If you’ve been around a while like I have, you might remember the 1980 Olympic “Miracle on Ice,” where the upstart American men’s ice hockey team defeated the heavily favored Soviet Union team. As the clock wound down to the final seconds of the game and it became apparent that the U.S. team would upset the Soviets, veteran broadcaster Al Michaels uttered his now famous words, “Do you believe in miracles?”
It was a magical moment. The U.S. team was made up entirely of college kids. In fact, it was the youngest men’s ice hockey team in U.S. Olympic history and in the tournament that year, with an average age of just 21 years. Only one member of the 1980 team had participated in the previous Olympics. Contrast that with the Soviet team, which had won the gold medal in the four previous Olympics and came into the tournament with a group of players with long histories in Olympic and international competition. In fact, three players from the 1980 Soviet Olympic team would go on to be enshrined in the Hockey Hall of Fame.
It was a David versus Goliath moment, and again, David slew the giant.
In the previous four Olympics, the Soviets had lost only one game en route to four gold medals. And during that time, they had outscored the Americans 28-7, scoring four goals for every one the U.S. team could muster. Little was expected from the young American team, yet they believed they could beat the veteran Soviet team.
In selecting his roster, U.S. coach Herb Brooks had required each player to complete a 300-question psychological test. Those who refused to take the test weren’t invited to compete for a spot on the team. Brooks wanted to know how each player would react under stress. He once said, “The ignorant people, the self-centered people, the people who don’t want to expand their thoughts, they’re not going to be the real good athletes. They’re not going to be able to keep that particular moment, that game, that season in the proper perspective. I believe it.”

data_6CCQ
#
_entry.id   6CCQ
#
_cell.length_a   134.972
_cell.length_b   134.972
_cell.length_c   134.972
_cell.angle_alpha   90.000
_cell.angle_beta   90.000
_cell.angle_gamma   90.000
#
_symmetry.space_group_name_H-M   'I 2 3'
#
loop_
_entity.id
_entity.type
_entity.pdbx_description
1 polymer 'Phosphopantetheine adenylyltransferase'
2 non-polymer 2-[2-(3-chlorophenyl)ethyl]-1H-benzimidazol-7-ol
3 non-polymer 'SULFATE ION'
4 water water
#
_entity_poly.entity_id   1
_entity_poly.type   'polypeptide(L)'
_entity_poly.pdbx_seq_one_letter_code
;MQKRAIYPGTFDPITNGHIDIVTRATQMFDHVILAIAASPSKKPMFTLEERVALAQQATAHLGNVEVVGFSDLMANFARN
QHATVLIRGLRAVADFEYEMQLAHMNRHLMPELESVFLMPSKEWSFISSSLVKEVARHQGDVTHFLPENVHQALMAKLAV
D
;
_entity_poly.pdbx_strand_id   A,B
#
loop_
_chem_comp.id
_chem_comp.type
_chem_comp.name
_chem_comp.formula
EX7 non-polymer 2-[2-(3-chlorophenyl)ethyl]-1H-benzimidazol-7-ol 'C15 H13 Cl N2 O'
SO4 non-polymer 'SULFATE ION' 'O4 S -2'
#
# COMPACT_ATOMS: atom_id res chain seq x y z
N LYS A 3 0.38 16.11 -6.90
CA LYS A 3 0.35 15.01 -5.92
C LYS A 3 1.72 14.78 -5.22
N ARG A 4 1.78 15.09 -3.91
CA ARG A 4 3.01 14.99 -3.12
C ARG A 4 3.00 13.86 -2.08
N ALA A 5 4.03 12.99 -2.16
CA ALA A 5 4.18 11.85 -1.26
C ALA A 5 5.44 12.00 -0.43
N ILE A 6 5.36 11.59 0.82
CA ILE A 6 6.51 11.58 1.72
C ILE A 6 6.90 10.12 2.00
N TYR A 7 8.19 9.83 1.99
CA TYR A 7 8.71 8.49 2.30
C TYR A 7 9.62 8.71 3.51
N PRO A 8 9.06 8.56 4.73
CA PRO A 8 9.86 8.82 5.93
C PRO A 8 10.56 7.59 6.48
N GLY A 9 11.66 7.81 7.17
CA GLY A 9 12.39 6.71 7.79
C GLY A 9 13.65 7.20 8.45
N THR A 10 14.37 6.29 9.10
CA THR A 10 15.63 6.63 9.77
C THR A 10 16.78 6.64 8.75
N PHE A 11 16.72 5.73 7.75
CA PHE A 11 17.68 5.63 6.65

I think you could apply that same quote to business. The self-centered people aren’t going to make good teammates. Those unwilling to expand their thoughts and accept new ideas or approaches aren’t going to be good performers. And those who can’t perform under stress are going to struggle in the big moments because there is plenty of stress in what we all do each day.
But somehow Brooks cobbled together a group of young men and formed them into a team that believed they could win it all, and win it all they did! They believed in themselves. They believed in one another. And they believed in something bigger than all of them. They wanted to do something that no one thought they could do.
Success like that doesn’t happen overnight. That team practiced together for months. And Brooks was famous for his tough practices and relentless conditioning. And the U.S. team had gained confidence as the Olympic tournament proceeded. They had an early tie with the favored Swedish team and then upset the Czechoslovakian team, which most felt was the best positioned team to battle the Soviets for the gold medal. Those games helped the young U.S. team believe they were capable of playing with anyone. And when you believe, anything is possible.
If the U.S. team had played the same Soviet squad 10 times, they probably would have won one or two games. But on that day, on one of the biggest stages imaginable, the group who believed in themselves showed what hard work, dedication, teamwork, and self-confidence can do. Those young men believed, and the impossible happened. What do you believe in?